...all changes in temperature that we observe today are relatively small variations within a much larger trend on a geological time scale. We know that the earth is going through a series of freezing and warming cycles on a scale of tens of thousands to hundreds of thousands of years. And it has mostly been freezing. We’re fortunate enough to live in a cozy, warm “interglacial” period between ice ages. So we’re all staring down the barrel of the next ice age, yet we’re spending our time worrying about global warming.
Richard Epstein --
...the President wholly fails to understand the importance of economic growth in his relentless attack on economic inequality. The difference between these two programs is striking. A growth-program seeks to expand the size of the overall pie, trusting that the able and hardworking people whom the President lauds will be able to garner their share of the pie. The key point here is that gains from growth are sustainable because no firm has any incentive to back away from employment contracts that work to its own advantage. The hands-off policy thus improves economic incentives and reduces administrative overhead at the same time.
None of this makes the slightest impression on the President, who has concluded that his own brand of “middle-class economics works.” At one level, he is surely correct to insist that everyone “gets their fair shot, everyone does their fair share, and everyone plays by the same set of rules.” But it hardly follows that the way to make “working class families feel more secure” is to ply them with a set of educational, housing, and health care subsidies, all of which have to be paid for by someone else, whose life is made less secure by the constant threat of ad hoc government intervention.
...He speaks about the 11 million jobs created since the depths of the last recession. But his claim is full of holes. Right now, the total number of employed individuals in the United States is about what it was six years ago, notwithstanding a population gain of over 15 million people. Worse still, virtually all the gain in employment has come from part-time employment, which is encouraged in part by the Obamacare mandate that stipulates that employers must provide health care insurance for those who work 30-hours a week or more—a topic on which the President was mysteriously silent in his State of the Union address.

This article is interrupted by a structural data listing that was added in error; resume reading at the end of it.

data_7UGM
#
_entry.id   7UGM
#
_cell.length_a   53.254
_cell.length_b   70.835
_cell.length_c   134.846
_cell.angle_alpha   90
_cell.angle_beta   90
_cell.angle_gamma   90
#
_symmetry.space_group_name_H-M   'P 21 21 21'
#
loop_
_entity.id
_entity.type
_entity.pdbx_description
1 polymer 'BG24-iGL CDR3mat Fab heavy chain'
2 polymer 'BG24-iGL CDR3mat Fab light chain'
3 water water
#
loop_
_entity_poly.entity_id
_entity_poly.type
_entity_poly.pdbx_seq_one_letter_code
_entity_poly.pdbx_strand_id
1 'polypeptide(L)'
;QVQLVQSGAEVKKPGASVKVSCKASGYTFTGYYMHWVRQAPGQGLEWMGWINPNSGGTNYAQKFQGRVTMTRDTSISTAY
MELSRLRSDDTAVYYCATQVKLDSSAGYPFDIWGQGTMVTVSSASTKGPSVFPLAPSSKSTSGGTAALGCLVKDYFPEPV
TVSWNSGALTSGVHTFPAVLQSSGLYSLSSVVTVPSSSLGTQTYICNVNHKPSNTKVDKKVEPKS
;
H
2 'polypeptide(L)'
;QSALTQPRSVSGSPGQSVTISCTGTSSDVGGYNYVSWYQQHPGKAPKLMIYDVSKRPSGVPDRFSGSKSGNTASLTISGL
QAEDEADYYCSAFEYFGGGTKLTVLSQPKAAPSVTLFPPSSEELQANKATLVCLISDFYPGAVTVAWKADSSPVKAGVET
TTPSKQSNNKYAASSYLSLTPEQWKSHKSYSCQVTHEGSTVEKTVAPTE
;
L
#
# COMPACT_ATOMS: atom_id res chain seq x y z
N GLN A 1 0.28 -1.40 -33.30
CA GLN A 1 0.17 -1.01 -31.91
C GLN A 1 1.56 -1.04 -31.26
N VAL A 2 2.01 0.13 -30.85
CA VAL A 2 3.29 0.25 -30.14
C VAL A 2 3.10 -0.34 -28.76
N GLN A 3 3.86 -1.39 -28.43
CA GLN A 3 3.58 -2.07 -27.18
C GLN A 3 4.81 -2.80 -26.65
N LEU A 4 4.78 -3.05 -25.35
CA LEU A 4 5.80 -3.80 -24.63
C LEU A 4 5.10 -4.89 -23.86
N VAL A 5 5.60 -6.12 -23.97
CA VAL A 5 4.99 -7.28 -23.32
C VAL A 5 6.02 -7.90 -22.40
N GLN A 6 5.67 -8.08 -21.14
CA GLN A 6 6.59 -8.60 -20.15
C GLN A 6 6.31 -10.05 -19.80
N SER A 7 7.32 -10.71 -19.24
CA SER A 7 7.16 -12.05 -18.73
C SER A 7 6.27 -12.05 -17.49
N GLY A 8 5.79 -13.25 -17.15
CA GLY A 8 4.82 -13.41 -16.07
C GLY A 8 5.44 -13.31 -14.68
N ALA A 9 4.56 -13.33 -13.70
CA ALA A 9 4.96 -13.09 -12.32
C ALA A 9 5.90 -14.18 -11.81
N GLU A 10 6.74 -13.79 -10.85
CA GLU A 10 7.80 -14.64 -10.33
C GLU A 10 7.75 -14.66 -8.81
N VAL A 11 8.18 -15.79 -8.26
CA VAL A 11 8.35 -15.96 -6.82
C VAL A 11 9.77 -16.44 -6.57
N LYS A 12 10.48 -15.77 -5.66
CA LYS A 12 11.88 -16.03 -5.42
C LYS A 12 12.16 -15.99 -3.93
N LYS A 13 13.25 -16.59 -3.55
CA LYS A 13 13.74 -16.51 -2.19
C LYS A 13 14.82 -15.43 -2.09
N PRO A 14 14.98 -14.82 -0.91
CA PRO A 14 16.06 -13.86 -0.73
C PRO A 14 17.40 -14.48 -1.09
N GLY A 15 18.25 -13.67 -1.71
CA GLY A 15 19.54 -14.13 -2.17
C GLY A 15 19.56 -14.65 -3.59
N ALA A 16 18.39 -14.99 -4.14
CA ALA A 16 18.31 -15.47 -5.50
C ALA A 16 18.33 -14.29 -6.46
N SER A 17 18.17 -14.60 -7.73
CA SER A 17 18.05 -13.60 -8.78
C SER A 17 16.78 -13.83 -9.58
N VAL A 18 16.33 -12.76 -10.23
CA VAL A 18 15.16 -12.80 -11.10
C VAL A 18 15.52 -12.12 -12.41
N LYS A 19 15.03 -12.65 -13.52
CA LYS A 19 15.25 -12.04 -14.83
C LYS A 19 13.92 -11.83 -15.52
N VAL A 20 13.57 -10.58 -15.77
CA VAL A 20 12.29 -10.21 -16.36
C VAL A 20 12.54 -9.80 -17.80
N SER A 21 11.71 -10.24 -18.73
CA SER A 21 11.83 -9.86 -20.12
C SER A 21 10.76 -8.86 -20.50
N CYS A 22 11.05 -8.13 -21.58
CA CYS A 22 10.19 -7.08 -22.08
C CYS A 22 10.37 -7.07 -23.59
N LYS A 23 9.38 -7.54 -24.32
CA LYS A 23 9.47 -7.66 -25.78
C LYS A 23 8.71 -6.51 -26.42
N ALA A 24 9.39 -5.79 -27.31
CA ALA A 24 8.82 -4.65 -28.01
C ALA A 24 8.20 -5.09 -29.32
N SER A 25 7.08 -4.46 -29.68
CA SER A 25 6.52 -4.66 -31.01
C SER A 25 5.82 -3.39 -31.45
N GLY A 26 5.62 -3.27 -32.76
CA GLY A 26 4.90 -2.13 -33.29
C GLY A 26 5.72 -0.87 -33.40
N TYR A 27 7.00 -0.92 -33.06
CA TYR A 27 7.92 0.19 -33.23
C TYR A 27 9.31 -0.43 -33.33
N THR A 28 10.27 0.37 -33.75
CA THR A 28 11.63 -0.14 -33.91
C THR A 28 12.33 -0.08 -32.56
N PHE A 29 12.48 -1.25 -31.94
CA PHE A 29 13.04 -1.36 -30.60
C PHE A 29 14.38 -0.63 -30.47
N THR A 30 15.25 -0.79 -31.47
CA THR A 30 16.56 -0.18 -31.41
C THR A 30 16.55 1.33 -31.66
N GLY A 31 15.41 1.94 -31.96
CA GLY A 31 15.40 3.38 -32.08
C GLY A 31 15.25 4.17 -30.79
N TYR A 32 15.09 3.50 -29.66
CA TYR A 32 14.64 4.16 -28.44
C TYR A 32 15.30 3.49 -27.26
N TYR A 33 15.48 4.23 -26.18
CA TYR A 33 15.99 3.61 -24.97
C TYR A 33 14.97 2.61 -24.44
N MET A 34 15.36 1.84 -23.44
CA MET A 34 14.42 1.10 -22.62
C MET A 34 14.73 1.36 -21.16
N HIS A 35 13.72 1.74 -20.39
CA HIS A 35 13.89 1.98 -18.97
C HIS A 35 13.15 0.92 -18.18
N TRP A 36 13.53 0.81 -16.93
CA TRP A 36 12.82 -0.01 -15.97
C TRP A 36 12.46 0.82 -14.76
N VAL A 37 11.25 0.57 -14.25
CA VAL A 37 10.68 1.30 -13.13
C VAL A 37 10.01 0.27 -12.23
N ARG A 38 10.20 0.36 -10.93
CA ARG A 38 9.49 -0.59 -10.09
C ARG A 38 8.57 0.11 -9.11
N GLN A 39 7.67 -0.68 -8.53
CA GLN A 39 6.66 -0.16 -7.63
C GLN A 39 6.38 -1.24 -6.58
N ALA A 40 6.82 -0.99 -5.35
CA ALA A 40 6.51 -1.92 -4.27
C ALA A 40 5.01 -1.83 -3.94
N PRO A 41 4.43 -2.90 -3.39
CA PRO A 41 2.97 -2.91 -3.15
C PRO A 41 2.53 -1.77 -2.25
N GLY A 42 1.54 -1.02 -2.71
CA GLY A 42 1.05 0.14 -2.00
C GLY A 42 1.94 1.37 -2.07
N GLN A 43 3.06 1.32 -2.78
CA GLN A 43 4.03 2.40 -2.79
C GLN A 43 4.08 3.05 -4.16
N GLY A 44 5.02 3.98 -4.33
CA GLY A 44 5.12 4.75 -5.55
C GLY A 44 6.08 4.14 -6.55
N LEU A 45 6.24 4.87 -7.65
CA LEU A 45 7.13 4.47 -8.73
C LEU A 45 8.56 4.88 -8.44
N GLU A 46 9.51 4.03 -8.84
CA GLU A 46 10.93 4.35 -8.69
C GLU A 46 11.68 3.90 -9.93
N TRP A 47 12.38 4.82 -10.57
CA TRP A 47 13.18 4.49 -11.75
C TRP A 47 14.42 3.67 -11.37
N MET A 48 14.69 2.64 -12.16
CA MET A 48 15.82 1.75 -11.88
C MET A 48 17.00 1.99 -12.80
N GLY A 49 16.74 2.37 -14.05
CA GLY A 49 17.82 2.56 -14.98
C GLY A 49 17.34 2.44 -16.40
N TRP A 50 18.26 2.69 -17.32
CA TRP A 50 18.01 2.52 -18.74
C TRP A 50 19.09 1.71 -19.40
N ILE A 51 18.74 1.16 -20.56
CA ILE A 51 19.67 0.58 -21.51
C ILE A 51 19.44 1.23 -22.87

... the increase in capital gains rates is likely to translate into a reduction of taxable income. Unlike income from earnings, the capital gains tax is only triggered by a sale or other disposition of property. The high tax results in a reduction of the number of sales. That in turn not only decreases tax revenues, but also the efficiency of the capital markets, because it is more costly for people to switch their investments from inefficient to efficient firms.
From Michael Walsh, a fair, measured, judicious assessment of the president. I personally prefer less subtlety. --
It’s easy to despise Barack Hussein Obama, perhaps the least qualified man ever to accede to the Oval Office. The empty resume, the imaginary biographies, the laziness, the arrogance, the profligacy with the public treasury, the weakness, the cowardice and the cringing servility when dealing with America’s enemies abroad: his six years as president of the United States — a presidency we will all look back upon someday with wonder, shame and national embarrassment — have been as disastrous and harmful as some of us predicted at the time. The man is a disgrace.
John Podhoretz --
(Obama) could have looked at some alarming data and noted how he is practically the only elected Democrat in the country who has benefited from his presidency. Since 2010, the Democratic Party has lost 69 seats in the House of Representatives and 14 Senate seats — and a staggering 913 seats in the state legislatures.